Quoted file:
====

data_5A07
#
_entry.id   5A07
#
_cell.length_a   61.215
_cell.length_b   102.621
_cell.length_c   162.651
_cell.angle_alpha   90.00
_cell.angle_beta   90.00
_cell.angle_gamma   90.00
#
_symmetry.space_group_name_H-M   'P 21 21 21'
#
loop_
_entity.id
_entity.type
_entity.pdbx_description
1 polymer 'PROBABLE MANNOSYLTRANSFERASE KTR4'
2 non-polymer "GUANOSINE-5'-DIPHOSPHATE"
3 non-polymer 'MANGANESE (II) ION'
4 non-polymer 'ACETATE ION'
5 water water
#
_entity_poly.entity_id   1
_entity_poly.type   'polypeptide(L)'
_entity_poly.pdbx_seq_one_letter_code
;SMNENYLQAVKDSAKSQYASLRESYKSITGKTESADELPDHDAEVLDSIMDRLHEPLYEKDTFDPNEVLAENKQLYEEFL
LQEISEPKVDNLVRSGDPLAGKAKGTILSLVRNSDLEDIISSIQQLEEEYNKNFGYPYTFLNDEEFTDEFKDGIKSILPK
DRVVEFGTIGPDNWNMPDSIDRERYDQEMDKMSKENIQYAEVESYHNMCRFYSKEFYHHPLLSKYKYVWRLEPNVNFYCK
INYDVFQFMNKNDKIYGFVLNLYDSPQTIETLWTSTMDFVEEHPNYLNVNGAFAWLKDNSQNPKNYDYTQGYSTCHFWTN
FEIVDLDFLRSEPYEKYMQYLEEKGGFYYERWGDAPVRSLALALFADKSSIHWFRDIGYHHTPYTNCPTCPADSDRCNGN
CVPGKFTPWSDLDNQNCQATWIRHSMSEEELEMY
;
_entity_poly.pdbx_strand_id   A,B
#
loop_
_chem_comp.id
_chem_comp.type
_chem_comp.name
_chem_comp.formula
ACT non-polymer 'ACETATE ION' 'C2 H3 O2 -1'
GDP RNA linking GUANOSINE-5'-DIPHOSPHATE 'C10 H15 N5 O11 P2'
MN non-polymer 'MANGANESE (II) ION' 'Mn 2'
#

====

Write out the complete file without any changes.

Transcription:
data_5A07
#
_entry.id   5A07
#
_cell.length_a   61.215
_cell.length_b   102.621
_cell.length_c   162.651
_cell.angle_alpha   90.00
_cell.angle_beta   90.00
_cell.angle_gamma   90.00
#
_symmetry.space_group_name_H-M   'P 21 21 21'
#
loop_
_entity.id
_entity.type
_entity.pdbx_description
1 polymer 'PROBABLE MANNOSYLTRANSFERASE KTR4'
2 non-polymer "GUANOSINE-5'-DIPHOSPHATE"
3 non-polymer 'MANGANESE (II) ION'
4 non-polymer 'ACETATE ION'
5 water water
#
_entity_poly.entity_id   1
_entity_poly.type   'polypeptide(L)'
_entity_poly.pdbx_seq_one_letter_code
;SMNENYLQAVKDSAKSQYASLRESYKSITGKTESADELPDHDAEVLDSIMDRLHEPLYEKDTFDPNEVLAENKQLYEEFL
LQEISEPKVDNLVRSGDPLAGKAKGTILSLVRNSDLEDIISSIQQLEEEYNKNFGYPYTFLNDEEFTDEFKDGIKSILPK
DRVVEFGTIGPDNWNMPDSIDRERYDQEMDKMSKENIQYAEVESYHNMCRFYSKEFYHHPLLSKYKYVWRLEPNVNFYCK
INYDVFQFMNKNDKIYGFVLNLYDSPQTIETLWTSTMDFVEEHPNYLNVNGAFAWLKDNSQNPKNYDYTQGYSTCHFWTN
FEIVDLDFLRSEPYEKYMQYLEEKGGFYYERWGDAPVRSLALALFADKSSIHWFRDIGYHHTPYTNCPTCPADSDRCNGN
CVPGKFTPWSDLDNQNCQATWIRHSMSEEELEMY
;
_entity_poly.pdbx_strand_id   A,B
#
loop_
_chem_comp.id
_chem_comp.type
_chem_comp.name
_chem_comp.formula
ACT non-polymer 'ACETATE ION' 'C2 H3 O2 -1'
GDP RNA linking GUANOSINE-5'-DIPHOSPHATE 'C10 H15 N5 O11 P2'
MN non-polymer 'MANGANESE (II) ION' 'Mn 2'
#